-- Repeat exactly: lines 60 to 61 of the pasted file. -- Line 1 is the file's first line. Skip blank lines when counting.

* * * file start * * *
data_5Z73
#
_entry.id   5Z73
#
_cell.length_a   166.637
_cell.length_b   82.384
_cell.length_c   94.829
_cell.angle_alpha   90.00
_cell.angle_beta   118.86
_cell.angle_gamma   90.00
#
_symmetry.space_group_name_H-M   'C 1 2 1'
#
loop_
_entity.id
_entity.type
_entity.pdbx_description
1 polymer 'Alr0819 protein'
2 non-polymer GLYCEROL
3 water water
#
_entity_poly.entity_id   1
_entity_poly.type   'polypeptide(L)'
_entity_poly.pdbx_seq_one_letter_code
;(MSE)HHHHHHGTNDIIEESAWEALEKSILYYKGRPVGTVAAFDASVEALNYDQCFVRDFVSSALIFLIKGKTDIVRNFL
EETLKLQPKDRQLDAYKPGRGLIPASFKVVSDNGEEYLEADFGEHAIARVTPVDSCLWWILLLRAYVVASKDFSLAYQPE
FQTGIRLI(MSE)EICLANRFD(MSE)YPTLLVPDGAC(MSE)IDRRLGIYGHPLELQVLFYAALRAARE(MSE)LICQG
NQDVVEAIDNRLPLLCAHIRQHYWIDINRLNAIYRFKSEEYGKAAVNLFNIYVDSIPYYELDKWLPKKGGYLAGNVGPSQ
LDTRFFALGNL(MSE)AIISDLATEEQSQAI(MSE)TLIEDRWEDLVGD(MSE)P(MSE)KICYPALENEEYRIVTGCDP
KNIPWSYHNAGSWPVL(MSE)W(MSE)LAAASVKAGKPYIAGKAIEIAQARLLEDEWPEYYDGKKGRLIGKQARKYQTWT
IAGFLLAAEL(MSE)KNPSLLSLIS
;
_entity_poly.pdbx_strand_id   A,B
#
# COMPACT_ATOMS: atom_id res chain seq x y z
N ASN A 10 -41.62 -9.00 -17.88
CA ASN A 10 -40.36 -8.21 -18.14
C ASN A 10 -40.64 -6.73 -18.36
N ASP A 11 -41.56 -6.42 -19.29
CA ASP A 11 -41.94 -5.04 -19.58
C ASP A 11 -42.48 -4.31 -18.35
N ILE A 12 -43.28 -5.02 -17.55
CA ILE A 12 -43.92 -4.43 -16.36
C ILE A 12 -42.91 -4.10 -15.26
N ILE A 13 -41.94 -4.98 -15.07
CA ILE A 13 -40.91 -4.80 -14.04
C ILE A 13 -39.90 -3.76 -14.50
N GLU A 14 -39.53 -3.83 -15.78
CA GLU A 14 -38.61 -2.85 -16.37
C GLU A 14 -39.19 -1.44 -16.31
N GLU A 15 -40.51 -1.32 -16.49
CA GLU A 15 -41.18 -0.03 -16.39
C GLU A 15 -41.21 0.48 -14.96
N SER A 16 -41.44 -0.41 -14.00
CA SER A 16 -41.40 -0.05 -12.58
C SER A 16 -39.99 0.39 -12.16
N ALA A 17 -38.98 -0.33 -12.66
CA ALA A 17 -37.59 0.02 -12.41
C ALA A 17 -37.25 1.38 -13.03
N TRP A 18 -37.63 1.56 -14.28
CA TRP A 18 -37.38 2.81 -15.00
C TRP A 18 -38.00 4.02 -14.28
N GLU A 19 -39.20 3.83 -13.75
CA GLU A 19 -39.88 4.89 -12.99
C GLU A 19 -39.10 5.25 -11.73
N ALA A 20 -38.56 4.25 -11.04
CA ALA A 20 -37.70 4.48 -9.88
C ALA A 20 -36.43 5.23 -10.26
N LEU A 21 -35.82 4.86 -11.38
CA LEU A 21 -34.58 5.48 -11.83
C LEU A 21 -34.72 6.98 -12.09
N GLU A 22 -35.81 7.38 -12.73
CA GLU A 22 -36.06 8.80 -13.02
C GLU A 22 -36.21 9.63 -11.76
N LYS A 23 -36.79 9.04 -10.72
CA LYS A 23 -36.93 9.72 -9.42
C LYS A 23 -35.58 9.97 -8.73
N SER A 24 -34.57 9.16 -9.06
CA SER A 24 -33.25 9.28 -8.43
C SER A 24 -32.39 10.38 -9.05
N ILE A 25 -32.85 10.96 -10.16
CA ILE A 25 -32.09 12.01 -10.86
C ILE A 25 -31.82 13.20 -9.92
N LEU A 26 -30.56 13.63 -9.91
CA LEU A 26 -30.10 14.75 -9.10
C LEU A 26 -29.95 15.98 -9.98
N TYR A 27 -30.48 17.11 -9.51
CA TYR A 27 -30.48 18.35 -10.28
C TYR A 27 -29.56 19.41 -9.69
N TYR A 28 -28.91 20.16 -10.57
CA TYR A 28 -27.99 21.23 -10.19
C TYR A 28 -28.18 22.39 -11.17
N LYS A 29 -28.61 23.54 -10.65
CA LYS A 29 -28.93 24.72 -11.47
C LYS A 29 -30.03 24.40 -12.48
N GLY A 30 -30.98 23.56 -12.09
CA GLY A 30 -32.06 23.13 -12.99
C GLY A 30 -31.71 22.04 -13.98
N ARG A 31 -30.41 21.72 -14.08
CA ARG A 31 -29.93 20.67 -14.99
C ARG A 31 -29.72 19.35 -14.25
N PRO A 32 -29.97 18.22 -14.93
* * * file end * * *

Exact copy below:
N TRP A 18 -37.63 1.56 -14.28
CA TRP A 18 -37.38 2.81 -15.00